[00:26:23] Holly Weidman: So knowing where your keyword falls in the funnel is really important for what kind of conversion they're going to make at that specific juncture. If it's general awareness and like they just found you randomly, they know nothing about your business or your products. They're probably not going to convert.
[00:26:46] Holly Weidman: So putting a really hard by my product call to action may not be your best option, and that's maybe why it's a lower conversion. But I think you need to have all of those parts of it [00:27:00] in your blog topics and your strategy. In order to be at the top working on just email signups and that works best.
[00:27:10] Holly Weidman: When you give them something very specific that's free to get them on your email list, and then you build the trust and then you talk about your product, and then they say on average it takes people 17 times now to hear about you in order to convert to a purchase. And I think in. , her digital age, that number is going up because there's so much more information coming at people all the time.
[00:27:38] Holly Weidman: Okay. I just
[00:27:39] Crystal Waddell: have to throw a wrench in that statistic because GA four gave me a conversion insight for my personal right E-commerce site, and it said that it took seven.
[00:27:51] Holly Weidman: Seven. Oh good. So you're still at seven? . . Good. So
[00:27:54] Crystal Waddell: yeah, so that was pretty exciting and it really made me rethink my strategy because I was like, okay, if it's [00:28:00] seven, then what are the seven?
[00:28:01] Crystal Waddell: I know that the blog is one, I know that Pinterest is another right? And so it's okay, then Facebook and some retargeting ads that I'm running on Facebook is another. So I love those insights because then it helps you think, okay, how can I. Get back in front of that person X number of times.
[00:28:19] Holly Weidman: And see, that is one of the things GA four is getting more granular. I think pretty much everyone hates it right now because there's such a learning curve to it, but, Once we get over the, I don't wanna change and get into it and see how much more data they're giving, especially on the e-commerce side of things, like that's why they built it.
[00:28:50] Holly Weidman: , it's for e-commerce and being able to track those events more carefully. I think people are eventually gonna really [00:29:00] like it because you can see more granular how it's affecting me in tracking. Yeah. Yeah. I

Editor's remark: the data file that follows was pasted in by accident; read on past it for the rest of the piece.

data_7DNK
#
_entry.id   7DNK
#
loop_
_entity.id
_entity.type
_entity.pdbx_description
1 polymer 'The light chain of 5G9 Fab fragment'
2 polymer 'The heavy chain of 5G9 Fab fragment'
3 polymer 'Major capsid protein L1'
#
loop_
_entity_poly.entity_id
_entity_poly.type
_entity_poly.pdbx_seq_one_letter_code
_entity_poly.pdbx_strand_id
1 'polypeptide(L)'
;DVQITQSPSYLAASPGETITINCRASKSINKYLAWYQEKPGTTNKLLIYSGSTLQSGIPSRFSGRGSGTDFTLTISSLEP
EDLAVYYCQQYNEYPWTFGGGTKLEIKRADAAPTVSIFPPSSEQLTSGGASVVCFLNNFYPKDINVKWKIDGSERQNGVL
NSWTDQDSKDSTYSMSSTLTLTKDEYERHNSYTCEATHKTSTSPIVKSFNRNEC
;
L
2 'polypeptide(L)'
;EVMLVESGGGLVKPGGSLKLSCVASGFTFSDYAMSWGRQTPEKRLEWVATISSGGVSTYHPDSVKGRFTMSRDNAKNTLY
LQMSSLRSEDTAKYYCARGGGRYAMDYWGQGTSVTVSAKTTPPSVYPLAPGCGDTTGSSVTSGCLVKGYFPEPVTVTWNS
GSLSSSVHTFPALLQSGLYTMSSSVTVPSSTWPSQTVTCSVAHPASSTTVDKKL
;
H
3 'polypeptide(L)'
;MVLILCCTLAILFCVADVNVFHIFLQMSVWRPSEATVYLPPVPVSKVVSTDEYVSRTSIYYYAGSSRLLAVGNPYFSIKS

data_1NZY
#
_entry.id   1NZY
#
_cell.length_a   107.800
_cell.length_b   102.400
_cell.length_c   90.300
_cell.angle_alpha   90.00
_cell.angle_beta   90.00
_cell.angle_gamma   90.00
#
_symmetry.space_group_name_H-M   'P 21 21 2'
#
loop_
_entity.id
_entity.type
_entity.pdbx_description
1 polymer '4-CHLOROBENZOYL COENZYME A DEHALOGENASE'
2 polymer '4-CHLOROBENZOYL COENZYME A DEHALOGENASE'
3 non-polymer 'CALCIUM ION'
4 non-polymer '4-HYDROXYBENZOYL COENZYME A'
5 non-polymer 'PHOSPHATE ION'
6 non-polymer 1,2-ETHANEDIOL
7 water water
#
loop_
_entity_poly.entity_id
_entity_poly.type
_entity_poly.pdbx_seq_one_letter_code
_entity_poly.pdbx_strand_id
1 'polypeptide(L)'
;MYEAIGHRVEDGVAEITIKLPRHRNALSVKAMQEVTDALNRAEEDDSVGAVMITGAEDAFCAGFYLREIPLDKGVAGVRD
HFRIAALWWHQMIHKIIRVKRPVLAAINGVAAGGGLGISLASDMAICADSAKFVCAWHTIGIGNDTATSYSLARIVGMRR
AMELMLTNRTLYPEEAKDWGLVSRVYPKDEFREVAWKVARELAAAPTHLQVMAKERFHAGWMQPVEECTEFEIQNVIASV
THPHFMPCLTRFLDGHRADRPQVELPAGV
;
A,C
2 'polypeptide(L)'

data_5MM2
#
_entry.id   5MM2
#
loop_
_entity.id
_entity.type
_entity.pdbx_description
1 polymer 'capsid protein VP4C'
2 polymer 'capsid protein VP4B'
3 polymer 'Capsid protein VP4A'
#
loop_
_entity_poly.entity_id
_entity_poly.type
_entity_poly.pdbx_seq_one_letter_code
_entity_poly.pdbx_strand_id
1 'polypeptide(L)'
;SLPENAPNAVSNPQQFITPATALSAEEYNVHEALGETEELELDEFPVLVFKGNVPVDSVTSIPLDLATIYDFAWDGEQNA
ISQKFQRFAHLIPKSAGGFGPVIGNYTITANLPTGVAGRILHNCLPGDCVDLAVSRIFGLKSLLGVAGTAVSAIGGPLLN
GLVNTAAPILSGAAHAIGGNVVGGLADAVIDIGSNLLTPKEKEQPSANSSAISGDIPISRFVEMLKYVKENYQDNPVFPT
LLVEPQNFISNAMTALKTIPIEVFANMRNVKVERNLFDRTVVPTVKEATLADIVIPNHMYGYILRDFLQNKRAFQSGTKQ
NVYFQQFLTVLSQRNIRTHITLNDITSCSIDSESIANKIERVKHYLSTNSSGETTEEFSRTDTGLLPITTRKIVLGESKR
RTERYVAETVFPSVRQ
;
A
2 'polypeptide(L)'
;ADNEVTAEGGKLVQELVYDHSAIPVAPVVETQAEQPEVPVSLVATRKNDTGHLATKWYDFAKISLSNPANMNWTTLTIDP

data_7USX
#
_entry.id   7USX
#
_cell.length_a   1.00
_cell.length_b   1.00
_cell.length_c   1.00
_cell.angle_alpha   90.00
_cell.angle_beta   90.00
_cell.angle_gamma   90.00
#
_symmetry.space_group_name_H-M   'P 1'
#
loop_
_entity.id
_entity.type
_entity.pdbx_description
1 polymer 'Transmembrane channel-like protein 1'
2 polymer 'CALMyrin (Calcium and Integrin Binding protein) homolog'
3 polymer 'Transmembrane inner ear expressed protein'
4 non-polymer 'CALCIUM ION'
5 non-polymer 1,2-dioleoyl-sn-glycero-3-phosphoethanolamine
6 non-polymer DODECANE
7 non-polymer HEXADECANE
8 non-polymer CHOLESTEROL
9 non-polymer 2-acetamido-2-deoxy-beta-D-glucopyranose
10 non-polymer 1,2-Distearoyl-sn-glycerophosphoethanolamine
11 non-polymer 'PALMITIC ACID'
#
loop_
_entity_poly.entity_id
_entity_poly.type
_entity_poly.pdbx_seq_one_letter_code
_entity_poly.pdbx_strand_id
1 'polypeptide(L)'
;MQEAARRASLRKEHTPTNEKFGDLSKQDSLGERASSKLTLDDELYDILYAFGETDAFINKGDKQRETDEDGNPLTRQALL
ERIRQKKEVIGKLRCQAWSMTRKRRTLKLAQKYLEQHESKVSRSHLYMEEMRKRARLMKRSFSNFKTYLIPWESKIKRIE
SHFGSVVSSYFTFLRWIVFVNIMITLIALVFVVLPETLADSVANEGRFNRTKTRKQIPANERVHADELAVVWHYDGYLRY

[00:29:07] Brittany Herzberg: think both Crystal and I really like GA four, but it is, we ha I know we've heard people don't love it, but you brought up tracking the magical word and I know we wanted to talk about that today.
[00:29:16] Brittany Herzberg: So do you have certain programs you like using or is there a way that someone listening could learn to. Whatever they need to track. Tell us all the things.
[00:29:26] Holly Weidman: Yes. I think tracking is one of the most important parts of blogging and being a business owner because you can't improve what you don't track.
[00:29:40] Holly Weidman: And when you track it, if you're meeting the goal that you've set or if you're falling below it, it's like a basketball game. We know who's winning because there's a scoreboard. , it's the same thing in your business if you're not actually tracking certain metrics. You don't know if it's working or not, and maybe you're completely wasting your [00:30:00] time by doing certain parts of your business because they're just not doing anything for your goals.
[00:30:06] Holly Weidman: I've put together my own metrics for what I like, because I know what my bloggers need and my clients need. And once you. Monitoring those every week, every month you start to see where you're growing, where you're not growing, what you need to improve. And I've made up my own, spreadsheet of information that I track.
[00:30:32] Holly Weidman: And for my bloggers, it is page views. Page views is important because, completely corresponds to ad revenue that they're paid. So we're tracking that and Google Analytics, but then Google Search Console as well, because Google Analytics will give you, Everything that's happening, social referrals, email, and just organic traffic.
[00:30:59] Holly Weidman: Whereas Google Search [00:31:00] Console focuses just on all of your organic traffic, who's typing in what keywords, how they're finding you that way. So depending on. If you're looking at overall numbers, you're gonna wanna look at Google Analytics. If you're looking specifically at, how's my organic traffic working?
[00:31:19] Holly Weidman: What are my blog posts doing for me? Where's my traffic coming from? You're gonna wanna look at that aspect of it. So really narrowing it down and figuring it out. Okay.
[00:31:33] Crystal Waddell: This is good. This is helpful. Yeah, and I wanted to say I love that analogy. You've come up with some great analogies, the Legos and the colors and the Legos on the floor. Like I'm, part of me is just thinking ouch, because, I've